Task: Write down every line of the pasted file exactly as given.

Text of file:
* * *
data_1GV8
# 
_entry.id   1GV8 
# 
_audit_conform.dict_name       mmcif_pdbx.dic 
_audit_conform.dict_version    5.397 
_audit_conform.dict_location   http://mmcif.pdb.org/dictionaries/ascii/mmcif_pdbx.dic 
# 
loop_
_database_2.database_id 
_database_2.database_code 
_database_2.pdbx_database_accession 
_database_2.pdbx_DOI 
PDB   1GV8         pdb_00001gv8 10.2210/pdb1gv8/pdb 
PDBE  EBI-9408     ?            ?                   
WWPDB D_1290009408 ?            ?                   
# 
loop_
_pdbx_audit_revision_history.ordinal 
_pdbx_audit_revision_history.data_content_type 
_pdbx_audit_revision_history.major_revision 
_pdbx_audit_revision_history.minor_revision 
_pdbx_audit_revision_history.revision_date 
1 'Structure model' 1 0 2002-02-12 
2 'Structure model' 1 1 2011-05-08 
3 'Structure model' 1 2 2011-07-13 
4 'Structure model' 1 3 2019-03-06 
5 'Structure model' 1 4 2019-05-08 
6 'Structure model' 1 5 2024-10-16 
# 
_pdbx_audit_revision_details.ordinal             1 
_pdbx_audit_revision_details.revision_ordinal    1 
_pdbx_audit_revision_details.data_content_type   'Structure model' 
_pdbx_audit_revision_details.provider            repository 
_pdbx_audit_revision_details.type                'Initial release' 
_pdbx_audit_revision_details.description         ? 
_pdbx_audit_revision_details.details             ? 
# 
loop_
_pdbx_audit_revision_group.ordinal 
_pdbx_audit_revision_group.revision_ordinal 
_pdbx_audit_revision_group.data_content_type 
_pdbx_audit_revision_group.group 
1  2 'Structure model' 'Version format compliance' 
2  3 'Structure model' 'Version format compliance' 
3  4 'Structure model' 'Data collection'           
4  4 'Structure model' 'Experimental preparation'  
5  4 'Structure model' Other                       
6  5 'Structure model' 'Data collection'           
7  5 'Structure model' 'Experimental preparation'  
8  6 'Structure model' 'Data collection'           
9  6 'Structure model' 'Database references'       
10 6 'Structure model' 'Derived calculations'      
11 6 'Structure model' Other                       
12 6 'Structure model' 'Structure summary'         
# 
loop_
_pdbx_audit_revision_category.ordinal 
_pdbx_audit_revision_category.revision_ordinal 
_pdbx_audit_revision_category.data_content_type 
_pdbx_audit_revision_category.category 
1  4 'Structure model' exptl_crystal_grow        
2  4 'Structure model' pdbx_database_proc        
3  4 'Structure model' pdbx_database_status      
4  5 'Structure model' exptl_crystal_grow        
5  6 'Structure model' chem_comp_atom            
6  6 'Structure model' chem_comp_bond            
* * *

data_1GV8
# 
_entry.id   1GV8 
# 
_audit_conform.dict_name       mmcif_pdbx.dic 
_audit_conform.dict_version    5.397 
_audit_conform.dict_location   http://mmcif.pdb.org/dictionaries/ascii/mmcif_pdbx.dic 
# 
loop_
_database_2.database_id 
_database_2.database_code 
_database_2.pdbx_database_accession 
_database_2.pdbx_DOI 
PDB   1GV8         pdb_00001gv8 10.2210/pdb1gv8/pdb 
PDBE  EBI-9408     ?            ?                   
WWPDB D_1290009408 ?            ?                   
# 
loop_
_pdbx_audit_revision_history.ordinal 
_pdbx_audit_revision_history.data_content_type 
_pdbx_audit_revision_history.major_revision 
_pdbx_audit_revision_history.minor_revision 
_pdbx_audit_revision_history.revision_date 
1 'Structure model' 1 0 2002-02-12 
2 'Structure model' 1 1 2011-05-08 
3 'Structure model' 1 2 2011-07-13 
4 'Structure model' 1 3 2019-03-06 
5 'Structure model' 1 4 2019-05-08 
6 'Structure model' 1 5 2024-10-16 
# 
_pdbx_audit_revision_details.ordinal             1 
_pdbx_audit_revision_details.revision_ordinal    1 
_pdbx_audit_revision_details.data_content_type   'Structure model' 
_pdbx_audit_revision_details.provider            repository 
_pdbx_audit_revision_details.type                'Initial release' 
_pdbx_audit_revision_details.description         ? 
_pdbx_audit_revision_details.details             ? 
# 
loop_
_pdbx_audit_revision_group.ordinal 
_pdbx_audit_revision_group.revision_ordinal 
_pdbx_audit_revision_group.data_content_type 
_pdbx_audit_revision_group.group 
1  2 'Structure model' 'Version format compliance' 
2  3 'Structure model' 'Version format compliance' 
3  4 'Structure model' 'Data collection'           
4  4 'Structure model' 'Experimental preparation'  
5  4 'Structure model' Other                       
6  5 'Structure model' 'Data collection'           
7  5 'Structure model' 'Experimental preparation'  
8  6 'Structure model' 'Data collection'           
9  6 'Structure model' 'Database references'       
10 6 'Structure model' 'Derived calculations'      
11 6 'Structure model' Other                       
12 6 'Structure model' 'Structure summary'         
# 
loop_
_pdbx_audit_revision_category.ordinal 
_pdbx_audit_revision_category.revision_ordinal 
_pdbx_audit_revision_category.data_content_type 
_pdbx_audit_revision_category.category 
1  4 'Structure model' exptl_crystal_grow        
2  4 'Structure model' pdbx_database_proc        
3  4 'Structure model' pdbx_database_status      
4  5 'Structure model' exptl_crystal_grow        
5  6 'Structure model' chem_comp_atom            
6  6 'Structure model' chem_comp_bond            